I suppose there are also movements that are neither political, legal, nor social. Wikipedia refers to Cognitivism as a psychological movement, and Cubism as an art movement. But I’m ruling those out, with the understanding that we’re implicitly talking about sociopolitical movements, not academic or artistic movements.

  6. Martin Zeichner says

    In response to Barefoot Bums interesting comment:

    My experience is in agreement with yours.

    It may well be that there were other anti-slavery movements in other places and at other times than the 19th century United States. The question then becomes what was unique about that place and time that gave that movement suffucient traction to lead to a civil war and the civil rights movement of the twentieth century and even to the other movements that you mention. My own opinion is that in the longer term, for the most part, even for the slave-owners, the advantages to the nation of freeing the slaves outweighed the disadvantages of the slave-owners losing ownership of those slaves. But why then and why there? I don’t know enough to say.

    I have seen comments on other fora that attribute the current atheistic movement to the advent of the internet. It is the case that large scale movements in human society seem to follow major communications technological innovations. I personally think that teasing out a cause-and-effect relationship of such a hypothesis is difficult at best. If that’s the case then one would have to attribute the beginning of the breakdown of the religious power of the Catholic Church to Guttenberg’s invention of movable type as seen by Martin Luther’s ability to disseminate his ides through printed flyers.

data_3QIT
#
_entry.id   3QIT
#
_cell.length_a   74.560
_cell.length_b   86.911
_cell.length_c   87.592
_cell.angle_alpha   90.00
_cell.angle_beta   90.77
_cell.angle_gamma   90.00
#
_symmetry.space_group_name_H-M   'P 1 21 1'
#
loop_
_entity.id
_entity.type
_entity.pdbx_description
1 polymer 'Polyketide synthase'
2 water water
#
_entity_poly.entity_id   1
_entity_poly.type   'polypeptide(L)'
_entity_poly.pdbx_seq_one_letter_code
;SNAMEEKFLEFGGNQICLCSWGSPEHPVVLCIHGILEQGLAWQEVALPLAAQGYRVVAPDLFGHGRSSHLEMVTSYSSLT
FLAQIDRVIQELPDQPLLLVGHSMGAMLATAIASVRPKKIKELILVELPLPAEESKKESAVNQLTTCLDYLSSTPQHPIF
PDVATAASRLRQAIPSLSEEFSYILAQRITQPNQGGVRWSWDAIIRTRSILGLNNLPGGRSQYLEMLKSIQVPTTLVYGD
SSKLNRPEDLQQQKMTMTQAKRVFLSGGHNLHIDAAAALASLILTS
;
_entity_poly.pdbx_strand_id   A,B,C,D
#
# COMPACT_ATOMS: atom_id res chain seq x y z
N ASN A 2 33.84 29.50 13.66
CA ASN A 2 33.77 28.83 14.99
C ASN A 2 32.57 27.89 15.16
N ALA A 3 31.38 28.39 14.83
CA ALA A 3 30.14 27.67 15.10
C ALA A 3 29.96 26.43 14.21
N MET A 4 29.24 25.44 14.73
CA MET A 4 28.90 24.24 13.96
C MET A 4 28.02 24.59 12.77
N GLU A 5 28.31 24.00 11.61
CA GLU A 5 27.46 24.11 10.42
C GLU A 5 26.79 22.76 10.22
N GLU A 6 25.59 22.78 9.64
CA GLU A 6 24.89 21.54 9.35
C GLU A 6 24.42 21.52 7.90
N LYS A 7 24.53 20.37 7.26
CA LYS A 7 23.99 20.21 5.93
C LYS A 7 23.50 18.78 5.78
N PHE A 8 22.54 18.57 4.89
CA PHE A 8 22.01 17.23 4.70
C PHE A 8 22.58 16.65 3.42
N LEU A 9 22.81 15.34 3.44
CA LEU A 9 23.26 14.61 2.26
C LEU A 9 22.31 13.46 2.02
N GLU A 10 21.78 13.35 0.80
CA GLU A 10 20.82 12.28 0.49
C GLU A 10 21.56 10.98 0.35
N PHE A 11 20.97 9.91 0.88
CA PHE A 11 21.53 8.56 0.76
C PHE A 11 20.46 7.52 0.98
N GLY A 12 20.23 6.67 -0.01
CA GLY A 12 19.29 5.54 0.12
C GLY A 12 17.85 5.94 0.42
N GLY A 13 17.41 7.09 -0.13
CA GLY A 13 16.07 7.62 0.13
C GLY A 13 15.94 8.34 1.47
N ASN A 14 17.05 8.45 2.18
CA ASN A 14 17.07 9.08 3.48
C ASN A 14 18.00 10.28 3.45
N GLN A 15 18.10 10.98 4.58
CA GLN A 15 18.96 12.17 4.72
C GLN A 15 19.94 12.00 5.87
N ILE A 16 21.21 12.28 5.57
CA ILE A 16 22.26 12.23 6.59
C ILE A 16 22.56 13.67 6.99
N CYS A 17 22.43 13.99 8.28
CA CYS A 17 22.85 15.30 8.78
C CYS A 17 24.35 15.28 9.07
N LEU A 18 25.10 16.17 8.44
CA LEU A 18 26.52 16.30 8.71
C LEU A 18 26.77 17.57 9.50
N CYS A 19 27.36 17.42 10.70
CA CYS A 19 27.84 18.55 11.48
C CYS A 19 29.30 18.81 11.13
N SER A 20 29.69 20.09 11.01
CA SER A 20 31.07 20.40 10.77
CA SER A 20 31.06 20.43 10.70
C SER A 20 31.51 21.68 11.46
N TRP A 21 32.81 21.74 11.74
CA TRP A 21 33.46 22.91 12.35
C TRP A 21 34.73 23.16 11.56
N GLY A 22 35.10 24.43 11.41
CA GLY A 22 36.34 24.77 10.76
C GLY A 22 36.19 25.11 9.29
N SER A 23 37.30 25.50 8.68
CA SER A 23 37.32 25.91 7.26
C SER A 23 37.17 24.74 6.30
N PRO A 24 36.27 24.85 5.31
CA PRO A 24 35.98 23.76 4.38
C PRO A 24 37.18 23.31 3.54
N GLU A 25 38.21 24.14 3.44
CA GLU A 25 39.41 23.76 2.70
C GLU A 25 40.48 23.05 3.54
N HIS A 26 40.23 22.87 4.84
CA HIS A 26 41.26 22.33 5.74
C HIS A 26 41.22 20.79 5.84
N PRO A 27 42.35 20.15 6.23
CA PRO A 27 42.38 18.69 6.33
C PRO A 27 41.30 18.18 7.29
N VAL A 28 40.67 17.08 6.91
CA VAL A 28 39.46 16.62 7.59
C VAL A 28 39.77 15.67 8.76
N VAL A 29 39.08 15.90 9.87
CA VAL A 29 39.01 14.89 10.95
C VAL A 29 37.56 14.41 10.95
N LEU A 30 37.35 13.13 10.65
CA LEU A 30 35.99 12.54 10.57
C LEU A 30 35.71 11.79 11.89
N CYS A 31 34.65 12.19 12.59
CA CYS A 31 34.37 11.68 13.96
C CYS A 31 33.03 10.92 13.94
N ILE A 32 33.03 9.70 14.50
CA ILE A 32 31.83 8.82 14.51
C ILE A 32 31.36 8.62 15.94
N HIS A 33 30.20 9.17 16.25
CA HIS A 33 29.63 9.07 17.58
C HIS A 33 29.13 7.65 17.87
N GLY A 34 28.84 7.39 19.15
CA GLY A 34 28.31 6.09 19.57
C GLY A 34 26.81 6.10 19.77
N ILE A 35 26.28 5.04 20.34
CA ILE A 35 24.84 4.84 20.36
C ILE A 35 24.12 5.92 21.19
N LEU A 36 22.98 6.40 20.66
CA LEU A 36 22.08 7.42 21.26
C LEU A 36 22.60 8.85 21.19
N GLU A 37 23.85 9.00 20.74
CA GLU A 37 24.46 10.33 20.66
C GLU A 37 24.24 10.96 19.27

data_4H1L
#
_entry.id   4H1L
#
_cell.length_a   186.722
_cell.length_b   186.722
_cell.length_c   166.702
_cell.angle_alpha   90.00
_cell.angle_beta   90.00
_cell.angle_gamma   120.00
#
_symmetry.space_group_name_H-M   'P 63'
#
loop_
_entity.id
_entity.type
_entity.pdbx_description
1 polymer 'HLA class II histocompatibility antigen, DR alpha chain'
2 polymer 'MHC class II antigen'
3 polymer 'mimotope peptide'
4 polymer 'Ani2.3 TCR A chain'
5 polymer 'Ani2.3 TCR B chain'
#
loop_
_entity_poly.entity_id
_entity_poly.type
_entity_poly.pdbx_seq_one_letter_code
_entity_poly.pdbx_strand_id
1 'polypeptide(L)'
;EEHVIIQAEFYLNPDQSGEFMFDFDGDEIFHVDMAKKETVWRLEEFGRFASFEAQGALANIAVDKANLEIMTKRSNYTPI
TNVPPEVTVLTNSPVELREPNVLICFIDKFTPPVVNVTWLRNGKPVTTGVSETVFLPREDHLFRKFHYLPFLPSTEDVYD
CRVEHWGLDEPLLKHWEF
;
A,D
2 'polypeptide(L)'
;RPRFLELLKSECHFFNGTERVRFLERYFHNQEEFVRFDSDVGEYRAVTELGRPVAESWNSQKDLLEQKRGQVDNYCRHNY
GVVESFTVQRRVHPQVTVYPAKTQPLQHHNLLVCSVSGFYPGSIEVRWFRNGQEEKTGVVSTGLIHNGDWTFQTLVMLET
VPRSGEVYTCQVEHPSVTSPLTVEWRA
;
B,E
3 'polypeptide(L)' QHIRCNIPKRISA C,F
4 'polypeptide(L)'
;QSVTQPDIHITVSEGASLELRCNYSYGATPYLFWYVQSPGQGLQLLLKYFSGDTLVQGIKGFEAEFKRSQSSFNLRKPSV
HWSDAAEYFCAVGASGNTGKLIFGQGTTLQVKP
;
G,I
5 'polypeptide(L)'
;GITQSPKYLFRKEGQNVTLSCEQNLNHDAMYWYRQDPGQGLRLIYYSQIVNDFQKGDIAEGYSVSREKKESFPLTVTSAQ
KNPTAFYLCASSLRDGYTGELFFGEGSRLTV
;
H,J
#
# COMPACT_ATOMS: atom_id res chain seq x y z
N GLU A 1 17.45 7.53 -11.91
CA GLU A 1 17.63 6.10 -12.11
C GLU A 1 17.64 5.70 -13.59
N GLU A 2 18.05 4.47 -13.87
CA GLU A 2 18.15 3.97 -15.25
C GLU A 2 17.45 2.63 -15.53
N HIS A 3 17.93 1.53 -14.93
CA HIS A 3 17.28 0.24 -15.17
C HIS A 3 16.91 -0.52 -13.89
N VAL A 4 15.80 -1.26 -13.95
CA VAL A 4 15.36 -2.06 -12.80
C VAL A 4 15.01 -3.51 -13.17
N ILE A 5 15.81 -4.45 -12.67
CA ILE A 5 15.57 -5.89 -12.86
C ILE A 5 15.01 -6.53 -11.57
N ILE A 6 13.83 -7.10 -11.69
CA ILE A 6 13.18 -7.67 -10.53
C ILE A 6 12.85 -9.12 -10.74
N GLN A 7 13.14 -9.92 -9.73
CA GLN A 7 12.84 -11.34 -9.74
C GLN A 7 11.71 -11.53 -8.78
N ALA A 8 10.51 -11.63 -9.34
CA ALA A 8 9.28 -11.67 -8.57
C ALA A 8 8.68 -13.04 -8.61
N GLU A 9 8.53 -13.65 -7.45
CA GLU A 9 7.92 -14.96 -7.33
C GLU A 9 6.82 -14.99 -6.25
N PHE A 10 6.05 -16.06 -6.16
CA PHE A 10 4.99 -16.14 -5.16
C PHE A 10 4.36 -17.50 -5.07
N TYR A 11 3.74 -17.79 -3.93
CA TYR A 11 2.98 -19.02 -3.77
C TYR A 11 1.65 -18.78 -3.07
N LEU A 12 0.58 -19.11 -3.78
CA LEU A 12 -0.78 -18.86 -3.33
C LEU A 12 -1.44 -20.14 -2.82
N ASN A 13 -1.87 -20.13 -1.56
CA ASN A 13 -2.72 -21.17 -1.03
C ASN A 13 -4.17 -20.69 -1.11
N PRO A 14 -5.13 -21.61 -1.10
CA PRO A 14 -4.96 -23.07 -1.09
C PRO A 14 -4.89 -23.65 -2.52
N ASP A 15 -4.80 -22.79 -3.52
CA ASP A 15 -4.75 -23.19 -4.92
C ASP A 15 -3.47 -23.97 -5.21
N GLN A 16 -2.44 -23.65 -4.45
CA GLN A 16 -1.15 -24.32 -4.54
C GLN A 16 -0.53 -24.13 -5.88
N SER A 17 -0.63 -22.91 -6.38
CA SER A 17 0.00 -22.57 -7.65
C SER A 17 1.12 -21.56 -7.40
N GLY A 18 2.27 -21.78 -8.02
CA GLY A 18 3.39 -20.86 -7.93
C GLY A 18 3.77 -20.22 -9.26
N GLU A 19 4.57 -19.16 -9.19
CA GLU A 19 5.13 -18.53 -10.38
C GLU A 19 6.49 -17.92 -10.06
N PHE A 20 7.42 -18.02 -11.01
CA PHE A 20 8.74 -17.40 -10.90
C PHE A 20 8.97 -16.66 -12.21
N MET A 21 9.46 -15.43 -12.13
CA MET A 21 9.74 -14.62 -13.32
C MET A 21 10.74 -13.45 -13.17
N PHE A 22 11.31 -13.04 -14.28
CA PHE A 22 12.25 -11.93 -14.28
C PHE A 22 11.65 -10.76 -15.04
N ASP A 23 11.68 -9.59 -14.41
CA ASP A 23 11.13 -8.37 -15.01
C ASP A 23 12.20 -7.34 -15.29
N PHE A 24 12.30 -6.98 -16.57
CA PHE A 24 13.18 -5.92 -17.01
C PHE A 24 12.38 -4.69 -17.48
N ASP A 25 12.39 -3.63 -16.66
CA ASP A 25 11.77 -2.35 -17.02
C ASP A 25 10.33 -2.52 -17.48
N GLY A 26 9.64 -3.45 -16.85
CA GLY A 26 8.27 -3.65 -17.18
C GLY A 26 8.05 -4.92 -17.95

But back to the athiest “movement”. Very often individual people will pursue actions that, as they perceive it, will give themselves an advantage while the consequences of their actions are invisible to them. In other words, “it seemed like a good idea at the time”. I tend to think that this kind of behaviour led to, among other things, the rise of organised religion as well as it’s current decline. So within that viewpoint, yes there is an athiestic movement but to characterize it as the result of any one individual’s intention, in a similar way that Christianity and Islam would like to do, would be less than accurate.

  7. ettinacat says

    I don’t think there’s an atheist movement because I can’t think of any broad goals shared by more than a small proportion of atheists. About the only thing atheists have in common is not believing in God. And we don’t even agree on whether *other people* should believe in God!

  8. says

    In my experience with atheist student groups, there’s a pretty strong consensus that other people should not believe in god (unless people are trying to argue for the patronizing position).

    You also seem to be taking the assumption that an atheist movement must constitute more than a small proportion of atheists.

  9. Martin Zeichner says

    There doesn’t have to be a deliberate organization for there to be a movement. It may be that for many people religion has outlived its usefulness.